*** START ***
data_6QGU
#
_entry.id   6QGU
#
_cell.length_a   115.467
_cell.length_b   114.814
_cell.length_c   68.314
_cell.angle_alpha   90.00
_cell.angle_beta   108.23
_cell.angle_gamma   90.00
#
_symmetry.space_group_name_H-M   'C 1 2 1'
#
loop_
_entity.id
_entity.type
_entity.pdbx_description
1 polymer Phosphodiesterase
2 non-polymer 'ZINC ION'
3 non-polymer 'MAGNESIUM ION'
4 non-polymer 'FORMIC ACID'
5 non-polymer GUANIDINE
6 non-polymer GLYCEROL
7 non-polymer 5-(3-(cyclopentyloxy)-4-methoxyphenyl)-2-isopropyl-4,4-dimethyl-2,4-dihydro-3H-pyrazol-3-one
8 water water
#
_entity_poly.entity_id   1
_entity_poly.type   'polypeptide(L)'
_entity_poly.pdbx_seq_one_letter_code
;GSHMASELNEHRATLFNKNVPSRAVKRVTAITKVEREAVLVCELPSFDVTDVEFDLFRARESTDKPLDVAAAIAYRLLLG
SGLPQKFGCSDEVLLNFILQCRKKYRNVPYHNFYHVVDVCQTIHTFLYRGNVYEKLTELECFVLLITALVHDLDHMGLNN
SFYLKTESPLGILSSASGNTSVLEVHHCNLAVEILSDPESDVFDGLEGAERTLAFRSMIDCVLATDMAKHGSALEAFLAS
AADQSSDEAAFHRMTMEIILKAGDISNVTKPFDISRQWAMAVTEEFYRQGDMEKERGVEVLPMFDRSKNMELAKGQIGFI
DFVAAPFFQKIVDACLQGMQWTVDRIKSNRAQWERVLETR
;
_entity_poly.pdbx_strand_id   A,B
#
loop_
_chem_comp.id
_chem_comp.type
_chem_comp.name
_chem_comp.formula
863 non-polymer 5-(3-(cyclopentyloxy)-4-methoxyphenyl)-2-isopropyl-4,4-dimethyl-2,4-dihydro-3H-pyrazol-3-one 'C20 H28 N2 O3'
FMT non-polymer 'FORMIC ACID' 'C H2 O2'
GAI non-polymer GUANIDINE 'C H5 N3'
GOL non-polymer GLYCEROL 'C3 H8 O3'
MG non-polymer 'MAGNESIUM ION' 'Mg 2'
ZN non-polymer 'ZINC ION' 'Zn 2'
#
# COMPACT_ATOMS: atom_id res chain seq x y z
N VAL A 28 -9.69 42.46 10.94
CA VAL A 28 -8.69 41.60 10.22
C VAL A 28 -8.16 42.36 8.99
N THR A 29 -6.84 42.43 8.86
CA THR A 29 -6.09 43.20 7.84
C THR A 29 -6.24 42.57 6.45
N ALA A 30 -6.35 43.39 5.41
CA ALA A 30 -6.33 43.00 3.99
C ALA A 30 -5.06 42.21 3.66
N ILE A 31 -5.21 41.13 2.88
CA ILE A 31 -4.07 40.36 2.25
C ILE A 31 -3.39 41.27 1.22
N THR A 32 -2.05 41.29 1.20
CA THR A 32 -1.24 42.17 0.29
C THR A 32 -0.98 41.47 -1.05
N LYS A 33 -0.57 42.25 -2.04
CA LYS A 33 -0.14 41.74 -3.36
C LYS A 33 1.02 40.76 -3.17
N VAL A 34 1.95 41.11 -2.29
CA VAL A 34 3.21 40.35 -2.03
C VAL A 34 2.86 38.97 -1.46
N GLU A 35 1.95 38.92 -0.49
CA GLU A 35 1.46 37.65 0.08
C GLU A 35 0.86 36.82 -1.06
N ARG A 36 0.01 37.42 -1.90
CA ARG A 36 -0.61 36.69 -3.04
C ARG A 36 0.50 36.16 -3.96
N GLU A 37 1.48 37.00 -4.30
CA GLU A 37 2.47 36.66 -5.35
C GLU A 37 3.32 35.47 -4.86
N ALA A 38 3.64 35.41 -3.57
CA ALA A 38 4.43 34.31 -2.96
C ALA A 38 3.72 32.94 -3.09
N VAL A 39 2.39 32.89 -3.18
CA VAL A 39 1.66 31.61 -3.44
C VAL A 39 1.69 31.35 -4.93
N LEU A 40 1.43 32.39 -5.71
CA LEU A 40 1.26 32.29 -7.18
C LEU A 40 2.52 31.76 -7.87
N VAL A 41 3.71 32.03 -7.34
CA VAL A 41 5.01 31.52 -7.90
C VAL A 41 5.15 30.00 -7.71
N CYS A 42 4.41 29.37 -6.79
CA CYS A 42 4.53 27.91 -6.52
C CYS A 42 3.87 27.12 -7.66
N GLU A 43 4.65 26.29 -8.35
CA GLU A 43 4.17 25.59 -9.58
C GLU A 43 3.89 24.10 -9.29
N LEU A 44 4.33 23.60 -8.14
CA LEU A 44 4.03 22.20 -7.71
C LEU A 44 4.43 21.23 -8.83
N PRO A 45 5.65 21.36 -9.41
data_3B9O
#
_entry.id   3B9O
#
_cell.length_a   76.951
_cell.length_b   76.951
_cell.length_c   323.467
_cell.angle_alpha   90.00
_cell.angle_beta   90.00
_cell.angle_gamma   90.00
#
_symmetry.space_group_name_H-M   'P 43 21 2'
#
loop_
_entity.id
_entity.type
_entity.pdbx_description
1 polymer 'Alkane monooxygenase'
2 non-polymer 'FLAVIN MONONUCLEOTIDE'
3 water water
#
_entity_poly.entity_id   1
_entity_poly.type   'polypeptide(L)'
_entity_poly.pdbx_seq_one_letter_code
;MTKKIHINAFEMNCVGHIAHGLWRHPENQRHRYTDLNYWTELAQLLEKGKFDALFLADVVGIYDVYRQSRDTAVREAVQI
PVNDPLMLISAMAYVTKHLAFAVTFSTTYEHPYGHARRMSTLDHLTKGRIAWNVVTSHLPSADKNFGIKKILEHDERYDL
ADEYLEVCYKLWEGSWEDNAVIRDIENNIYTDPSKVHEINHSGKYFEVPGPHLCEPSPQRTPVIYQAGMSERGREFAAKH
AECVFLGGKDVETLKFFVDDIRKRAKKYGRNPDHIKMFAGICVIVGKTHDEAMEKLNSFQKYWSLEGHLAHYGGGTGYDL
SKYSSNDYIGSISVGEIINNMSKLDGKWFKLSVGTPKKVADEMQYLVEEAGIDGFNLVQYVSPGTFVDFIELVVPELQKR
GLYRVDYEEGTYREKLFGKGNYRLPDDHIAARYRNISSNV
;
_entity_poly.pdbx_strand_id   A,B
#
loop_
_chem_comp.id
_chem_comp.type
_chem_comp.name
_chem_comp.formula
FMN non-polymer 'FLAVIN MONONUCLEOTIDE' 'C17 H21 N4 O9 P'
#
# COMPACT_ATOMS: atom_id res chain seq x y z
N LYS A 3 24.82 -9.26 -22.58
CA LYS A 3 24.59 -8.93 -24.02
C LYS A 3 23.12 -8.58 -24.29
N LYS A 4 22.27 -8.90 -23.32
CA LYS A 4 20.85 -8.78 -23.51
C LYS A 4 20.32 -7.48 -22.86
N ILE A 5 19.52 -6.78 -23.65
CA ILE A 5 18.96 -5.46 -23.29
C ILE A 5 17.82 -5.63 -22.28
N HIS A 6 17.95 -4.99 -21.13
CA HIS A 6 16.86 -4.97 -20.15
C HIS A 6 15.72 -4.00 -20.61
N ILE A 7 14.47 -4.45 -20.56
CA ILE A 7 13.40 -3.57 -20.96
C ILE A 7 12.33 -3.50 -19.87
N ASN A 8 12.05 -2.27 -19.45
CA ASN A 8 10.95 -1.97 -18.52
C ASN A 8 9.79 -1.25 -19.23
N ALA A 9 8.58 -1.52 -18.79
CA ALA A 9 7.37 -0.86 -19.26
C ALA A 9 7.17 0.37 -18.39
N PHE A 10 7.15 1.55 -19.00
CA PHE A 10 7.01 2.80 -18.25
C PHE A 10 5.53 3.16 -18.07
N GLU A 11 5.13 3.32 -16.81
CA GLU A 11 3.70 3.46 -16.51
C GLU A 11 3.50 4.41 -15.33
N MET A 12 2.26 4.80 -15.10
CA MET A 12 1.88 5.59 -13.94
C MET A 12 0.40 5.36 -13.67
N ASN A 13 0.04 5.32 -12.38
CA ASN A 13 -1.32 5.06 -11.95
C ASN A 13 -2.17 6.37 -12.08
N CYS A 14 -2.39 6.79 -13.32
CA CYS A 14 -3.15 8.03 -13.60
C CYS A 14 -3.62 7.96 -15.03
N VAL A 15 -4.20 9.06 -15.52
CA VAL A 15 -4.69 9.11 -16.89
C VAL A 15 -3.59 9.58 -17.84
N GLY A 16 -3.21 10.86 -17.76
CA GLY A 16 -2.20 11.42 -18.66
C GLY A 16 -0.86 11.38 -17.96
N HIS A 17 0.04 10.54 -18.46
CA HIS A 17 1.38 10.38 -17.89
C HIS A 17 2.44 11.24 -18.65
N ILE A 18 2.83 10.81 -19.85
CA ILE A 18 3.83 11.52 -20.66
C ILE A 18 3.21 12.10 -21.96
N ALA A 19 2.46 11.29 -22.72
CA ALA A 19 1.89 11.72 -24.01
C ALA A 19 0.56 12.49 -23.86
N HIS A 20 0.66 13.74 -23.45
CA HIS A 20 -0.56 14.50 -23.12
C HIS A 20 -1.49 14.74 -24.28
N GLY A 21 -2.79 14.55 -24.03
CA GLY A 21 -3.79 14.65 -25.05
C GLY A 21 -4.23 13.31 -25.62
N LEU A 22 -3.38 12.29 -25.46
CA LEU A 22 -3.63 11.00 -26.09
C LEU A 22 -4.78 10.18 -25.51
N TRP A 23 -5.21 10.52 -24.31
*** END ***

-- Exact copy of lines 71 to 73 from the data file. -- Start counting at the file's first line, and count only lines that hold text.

C VAL A 34 2.86 38.97 -1.46
N GLU A 35 1.95 38.92 -0.49
CA GLU A 35 1.46 37.65 0.08